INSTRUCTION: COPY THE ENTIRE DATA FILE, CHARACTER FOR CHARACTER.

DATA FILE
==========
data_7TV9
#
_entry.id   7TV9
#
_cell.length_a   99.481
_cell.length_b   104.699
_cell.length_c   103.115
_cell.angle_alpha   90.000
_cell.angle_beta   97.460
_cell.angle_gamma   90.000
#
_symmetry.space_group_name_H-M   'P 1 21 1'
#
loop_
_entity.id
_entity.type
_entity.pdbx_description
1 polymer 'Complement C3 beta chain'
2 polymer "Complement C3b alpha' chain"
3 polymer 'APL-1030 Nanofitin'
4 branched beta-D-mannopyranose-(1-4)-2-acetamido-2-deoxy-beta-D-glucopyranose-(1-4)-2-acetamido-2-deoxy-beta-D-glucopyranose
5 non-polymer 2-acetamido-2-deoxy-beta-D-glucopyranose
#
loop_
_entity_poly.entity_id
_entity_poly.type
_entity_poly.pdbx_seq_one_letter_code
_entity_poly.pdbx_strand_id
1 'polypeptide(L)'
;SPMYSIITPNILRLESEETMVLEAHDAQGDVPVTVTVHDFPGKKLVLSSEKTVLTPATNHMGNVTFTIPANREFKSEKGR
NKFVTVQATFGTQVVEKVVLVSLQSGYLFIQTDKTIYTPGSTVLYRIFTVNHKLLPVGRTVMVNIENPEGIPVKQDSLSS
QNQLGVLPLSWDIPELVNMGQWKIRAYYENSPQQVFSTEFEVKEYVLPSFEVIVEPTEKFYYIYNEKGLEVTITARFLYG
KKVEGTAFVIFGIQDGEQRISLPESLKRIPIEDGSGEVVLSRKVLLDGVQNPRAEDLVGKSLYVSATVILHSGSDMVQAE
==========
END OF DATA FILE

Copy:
data_7TV9
#
_entry.id   7TV9
#
_cell.length_a   99.481
_cell.length_b   104.699
_cell.length_c   103.115
_cell.angle_alpha   90.000
_cell.angle_beta   97.460
_cell.angle_gamma   90.000
#
_symmetry.space_group_name_H-M   'P 1 21 1'
#
loop_
_entity.id
_entity.type
_entity.pdbx_description
1 polymer 'Complement C3 beta chain'
2 polymer "Complement C3b alpha' chain"
3 polymer 'APL-1030 Nanofitin'
4 branched beta-D-mannopyranose-(1-4)-2-acetamido-2-deoxy-beta-D-glucopyranose-(1-4)-2-acetamido-2-deoxy-beta-D-glucopyranose
5 non-polymer 2-acetamido-2-deoxy-beta-D-glucopyranose
#
loop_
_entity_poly.entity_id
_entity_poly.type
_entity_poly.pdbx_seq_one_letter_code
_entity_poly.pdbx_strand_id
1 'polypeptide(L)'
;SPMYSIITPNILRLESEETMVLEAHDAQGDVPVTVTVHDFPGKKLVLSSEKTVLTPATNHMGNVTFTIPANREFKSEKGR
NKFVTVQATFGTQVVEKVVLVSLQSGYLFIQTDKTIYTPGSTVLYRIFTVNHKLLPVGRTVMVNIENPEGIPVKQDSLSS
QNQLGVLPLSWDIPELVNMGQWKIRAYYENSPQQVFSTEFEVKEYVLPSFEVIVEPTEKFYYIYNEKGLEVTITARFLYG
KKVEGTAFVIFGIQDGEQRISLPESLKRIPIEDGSGEVVLSRKVLLDGVQNPRAEDLVGKSLYVSATVILHSGSDMVQAE